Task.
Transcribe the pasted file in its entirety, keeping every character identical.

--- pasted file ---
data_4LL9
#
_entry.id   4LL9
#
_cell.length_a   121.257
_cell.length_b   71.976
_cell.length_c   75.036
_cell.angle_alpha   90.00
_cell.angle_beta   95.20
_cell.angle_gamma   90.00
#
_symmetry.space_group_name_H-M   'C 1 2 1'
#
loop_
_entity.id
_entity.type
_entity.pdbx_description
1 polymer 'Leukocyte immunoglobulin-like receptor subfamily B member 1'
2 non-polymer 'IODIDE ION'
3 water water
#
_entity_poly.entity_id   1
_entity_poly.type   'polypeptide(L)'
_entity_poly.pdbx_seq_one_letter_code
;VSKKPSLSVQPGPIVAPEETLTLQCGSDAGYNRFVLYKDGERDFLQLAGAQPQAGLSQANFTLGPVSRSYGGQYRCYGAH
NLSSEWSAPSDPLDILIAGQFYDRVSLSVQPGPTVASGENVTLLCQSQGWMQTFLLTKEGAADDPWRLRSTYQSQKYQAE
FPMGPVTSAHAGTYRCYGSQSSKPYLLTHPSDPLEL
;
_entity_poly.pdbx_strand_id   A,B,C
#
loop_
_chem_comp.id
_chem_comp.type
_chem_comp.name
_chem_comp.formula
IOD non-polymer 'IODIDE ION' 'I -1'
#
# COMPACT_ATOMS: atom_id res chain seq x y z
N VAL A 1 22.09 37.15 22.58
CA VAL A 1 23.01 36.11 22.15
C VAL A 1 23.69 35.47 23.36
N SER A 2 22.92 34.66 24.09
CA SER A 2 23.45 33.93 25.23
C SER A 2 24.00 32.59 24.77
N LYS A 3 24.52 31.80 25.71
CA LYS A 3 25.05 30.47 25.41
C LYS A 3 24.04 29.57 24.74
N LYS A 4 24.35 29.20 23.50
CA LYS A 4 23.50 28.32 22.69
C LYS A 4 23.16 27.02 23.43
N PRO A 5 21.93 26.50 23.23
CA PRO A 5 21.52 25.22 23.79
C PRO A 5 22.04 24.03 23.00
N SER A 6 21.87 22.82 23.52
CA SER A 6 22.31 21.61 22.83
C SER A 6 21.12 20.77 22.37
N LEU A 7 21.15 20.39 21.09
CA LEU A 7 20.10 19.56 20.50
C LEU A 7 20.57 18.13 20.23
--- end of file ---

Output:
data_4LL9
#
_entry.id   4LL9
#
_cell.length_a   121.257
_cell.length_b   71.976
_cell.length_c   75.036
_cell.angle_alpha   90.00
_cell.angle_beta   95.20
_cell.angle_gamma   90.00
#
_symmetry.space_group_name_H-M   'C 1 2 1'
#
loop_
_entity.id
_entity.type
_entity.pdbx_description
1 polymer 'Leukocyte immunoglobulin-like receptor subfamily B member 1'
2 non-polymer 'IODIDE ION'
3 water water
#
_entity_poly.entity_id   1
_entity_poly.type   'polypeptide(L)'
_entity_poly.pdbx_seq_one_letter_code
;VSKKPSLSVQPGPIVAPEETLTLQCGSDAGYNRFVLYKDGERDFLQLAGAQPQAGLSQANFTLGPVSRSYGGQYRCYGAH
NLSSEWSAPSDPLDILIAGQFYDRVSLSVQPGPTVASGENVTLLCQSQGWMQTFLLTKEGAADDPWRLRSTYQSQKYQAE
FPMGPVTSAHAGTYRCYGSQSSKPYLLTHPSDPLEL
;
_entity_poly.pdbx_strand_id   A,B,C
#
loop_
_chem_comp.id
_chem_comp.type
_chem_comp.name
_chem_comp.formula
IOD non-polymer 'IODIDE ION' 'I -1'
#
# COMPACT_ATOMS: atom_id res chain seq x y z
N VAL A 1 22.09 37.15 22.58
CA VAL A 1 23.01 36.11 22.15
C VAL A 1 23.69 35.47 23.36
N SER A 2 22.92 34.66 24.09
CA SER A 2 23.45 33.93 25.23
C SER A 2 24.00 32.59 24.77
N LYS A 3 24.52 31.80 25.71
CA LYS A 3 25.05 30.47 25.41
C LYS A 3 24.04 29.57 24.74
N LYS A 4 24.35 29.20 23.50
CA LYS A 4 23.50 28.32 22.69
C LYS A 4 23.16 27.02 23.43
N PRO A 5 21.93 26.50 23.23
CA PRO A 5 21.52 25.22 23.79
C PRO A 5 22.04 24.03 23.00
N SER A 6 21.87 22.82 23.52
CA SER A 6 22.31 21.61 22.83
C SER A 6 21.12 20.77 22.37
N LEU A 7 21.15 20.39 21.09
CA LEU A 7 20.10 19.56 20.50
C LEU A 7 20.57 18.13 20.23